Home > Concepts, Ephemeris Program > 06/15/2015 – Ephemeris – The earliest sunrise

06/15/2015 – Ephemeris – The earliest sunrise

June 15, 2015

Ephemeris for Monday, June 15th.  Today the Sun will be up for 15 hours and 33 minutes, setting at 9:30.   The Moon, 1 day before new, will rise at 6:19 tomorrow morning.  Tomorrow the Sun will rise at 5:56.

This is the day of the earliest sunrise.  We are still six days from the summer solstice, that day the Sun stays up the longest. And 11 days from the latest sunset.  I could be off a day since I don’t calculate sunrise and sunset times to the second.  I use the standard formula for these computations, which, among other things assumes that the horizon is the sea horizon.  If you’re standing on the bluffs overlooking Lake Michigan, sunset would be slightly later than one seen down on the shore, and for the Sleeping Bear Dunes or Empire Bluff, your sunset would be 2 minutes later that Traverse City or Interlochen anyway because that’s west of them.  At the latitude of 45 degrees the rise and set times are 1 minute later for each 12 and a half miles west you are.

Times are for the Traverse City/Interlochen area of Michigan. They may be different for your location.

Addendum

The discussion turned from sunrises to sunsets.  Well, sunsets are a bigger deal this side of the state.  I suppose that if I lived in Alpena or Rogers City, I’d be more interested in sunrises.  The timing difference for the rising and setting of celestial objects depends on the longitude one is versus the longitude of the position for which it is calculated, as long as one stays at roughly the same latitude.  The times for this program are for a position roughly half way between Interlochen and Traverse City.  Full disclosure:  It’s the Moler homestead.  Back, when I started this program in 1975, it was an era I call BC.  Before Computers, well before personal computers.  I used the rising and setting tables from the Royal Canadian Astronomical Society’s Observer’s Handbook for the year in question, adjusting for longitude.  I climbed op on my rooftop to verify the times several times a year.  That was back when my house wasn’t surrounded by trees.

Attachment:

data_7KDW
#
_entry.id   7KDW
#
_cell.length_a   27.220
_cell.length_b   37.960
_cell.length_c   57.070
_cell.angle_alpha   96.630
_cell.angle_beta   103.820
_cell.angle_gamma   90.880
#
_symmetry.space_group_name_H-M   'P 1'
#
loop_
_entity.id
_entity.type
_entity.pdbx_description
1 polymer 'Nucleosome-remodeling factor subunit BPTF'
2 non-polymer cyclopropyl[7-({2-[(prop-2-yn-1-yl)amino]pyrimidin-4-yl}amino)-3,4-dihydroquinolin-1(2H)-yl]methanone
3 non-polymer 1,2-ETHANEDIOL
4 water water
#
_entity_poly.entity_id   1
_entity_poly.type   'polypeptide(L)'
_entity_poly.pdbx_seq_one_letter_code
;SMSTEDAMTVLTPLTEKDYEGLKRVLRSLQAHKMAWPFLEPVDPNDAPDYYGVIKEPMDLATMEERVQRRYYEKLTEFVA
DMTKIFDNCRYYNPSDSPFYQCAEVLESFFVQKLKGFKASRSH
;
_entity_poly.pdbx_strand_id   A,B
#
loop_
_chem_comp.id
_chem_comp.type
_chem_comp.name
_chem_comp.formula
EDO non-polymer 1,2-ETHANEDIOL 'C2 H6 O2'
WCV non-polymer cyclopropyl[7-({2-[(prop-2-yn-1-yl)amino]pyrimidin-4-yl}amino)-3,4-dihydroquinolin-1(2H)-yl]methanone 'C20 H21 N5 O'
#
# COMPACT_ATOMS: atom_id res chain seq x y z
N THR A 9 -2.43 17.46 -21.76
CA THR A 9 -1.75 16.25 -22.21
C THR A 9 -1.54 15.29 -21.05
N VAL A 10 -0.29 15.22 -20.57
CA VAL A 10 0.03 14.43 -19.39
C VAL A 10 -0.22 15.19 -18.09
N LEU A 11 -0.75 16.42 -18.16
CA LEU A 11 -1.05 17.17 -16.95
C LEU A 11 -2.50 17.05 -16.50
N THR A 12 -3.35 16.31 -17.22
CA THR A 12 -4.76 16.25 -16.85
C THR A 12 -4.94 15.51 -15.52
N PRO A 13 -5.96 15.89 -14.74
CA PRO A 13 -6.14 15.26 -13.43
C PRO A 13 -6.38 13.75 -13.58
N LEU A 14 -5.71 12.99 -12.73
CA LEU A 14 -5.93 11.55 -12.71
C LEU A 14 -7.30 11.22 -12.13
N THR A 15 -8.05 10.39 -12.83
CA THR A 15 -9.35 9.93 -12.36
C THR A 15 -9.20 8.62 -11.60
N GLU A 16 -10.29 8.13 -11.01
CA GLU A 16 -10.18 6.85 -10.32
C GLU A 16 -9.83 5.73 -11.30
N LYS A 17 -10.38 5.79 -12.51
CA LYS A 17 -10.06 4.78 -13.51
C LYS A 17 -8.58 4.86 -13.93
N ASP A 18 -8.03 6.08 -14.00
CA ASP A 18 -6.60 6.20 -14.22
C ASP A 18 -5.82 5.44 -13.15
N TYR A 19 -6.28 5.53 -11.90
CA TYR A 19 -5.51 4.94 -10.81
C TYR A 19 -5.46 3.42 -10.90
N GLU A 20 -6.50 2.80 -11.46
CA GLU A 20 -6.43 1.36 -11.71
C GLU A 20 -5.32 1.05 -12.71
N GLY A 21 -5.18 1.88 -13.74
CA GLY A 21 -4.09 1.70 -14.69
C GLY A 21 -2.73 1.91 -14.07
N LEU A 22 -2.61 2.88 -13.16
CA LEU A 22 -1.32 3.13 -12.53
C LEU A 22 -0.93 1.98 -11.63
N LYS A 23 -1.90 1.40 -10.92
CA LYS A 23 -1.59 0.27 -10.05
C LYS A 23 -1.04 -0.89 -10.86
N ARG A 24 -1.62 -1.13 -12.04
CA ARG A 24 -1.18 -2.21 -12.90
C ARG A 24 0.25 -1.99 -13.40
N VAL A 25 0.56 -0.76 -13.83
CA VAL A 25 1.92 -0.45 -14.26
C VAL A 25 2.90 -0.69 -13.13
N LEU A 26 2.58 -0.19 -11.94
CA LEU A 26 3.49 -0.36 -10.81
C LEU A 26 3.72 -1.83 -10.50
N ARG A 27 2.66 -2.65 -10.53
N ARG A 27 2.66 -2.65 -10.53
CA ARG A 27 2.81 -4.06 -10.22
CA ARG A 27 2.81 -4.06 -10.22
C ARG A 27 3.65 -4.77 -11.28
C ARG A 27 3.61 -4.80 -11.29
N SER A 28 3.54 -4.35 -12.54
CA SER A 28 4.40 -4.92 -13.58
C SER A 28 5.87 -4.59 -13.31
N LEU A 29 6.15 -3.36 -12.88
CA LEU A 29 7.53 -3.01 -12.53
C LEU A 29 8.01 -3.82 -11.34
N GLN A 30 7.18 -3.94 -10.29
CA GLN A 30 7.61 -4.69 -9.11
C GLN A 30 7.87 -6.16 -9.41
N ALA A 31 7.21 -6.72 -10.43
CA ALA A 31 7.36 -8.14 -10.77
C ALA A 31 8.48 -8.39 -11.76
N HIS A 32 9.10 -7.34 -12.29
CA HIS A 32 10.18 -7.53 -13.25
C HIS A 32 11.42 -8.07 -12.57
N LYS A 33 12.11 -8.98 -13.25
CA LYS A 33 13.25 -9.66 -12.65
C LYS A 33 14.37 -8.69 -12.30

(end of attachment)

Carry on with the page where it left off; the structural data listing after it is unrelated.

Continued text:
In the sky east or west, what we call longitude on the Earth is marked not in degrees, but in hours, minutes and seconds.  Since 360 degrees or Earth’s rotation equals 24 hours, one hour equals 15 degrees, and each degree equals 4 minutes.  In Traverse City, near 45 degrees north latitude,  The longitude lines are closer than at the equator.  They are 71% that of the equatorial separation.  Working it out, each minute of rotation equates to 12.31 miles.  The 12 1/2 miles is close enough for radio, and besides I had calculated it a looooong time ago and was pulling it off the top of my head.  I recalculated it just now.

Any change time in the rising and setting of objects for persons north or south of the standard position depends on the object’s declination (latitude in the sky) north of south of the celestial equator, so the calculation isn’t as simple.

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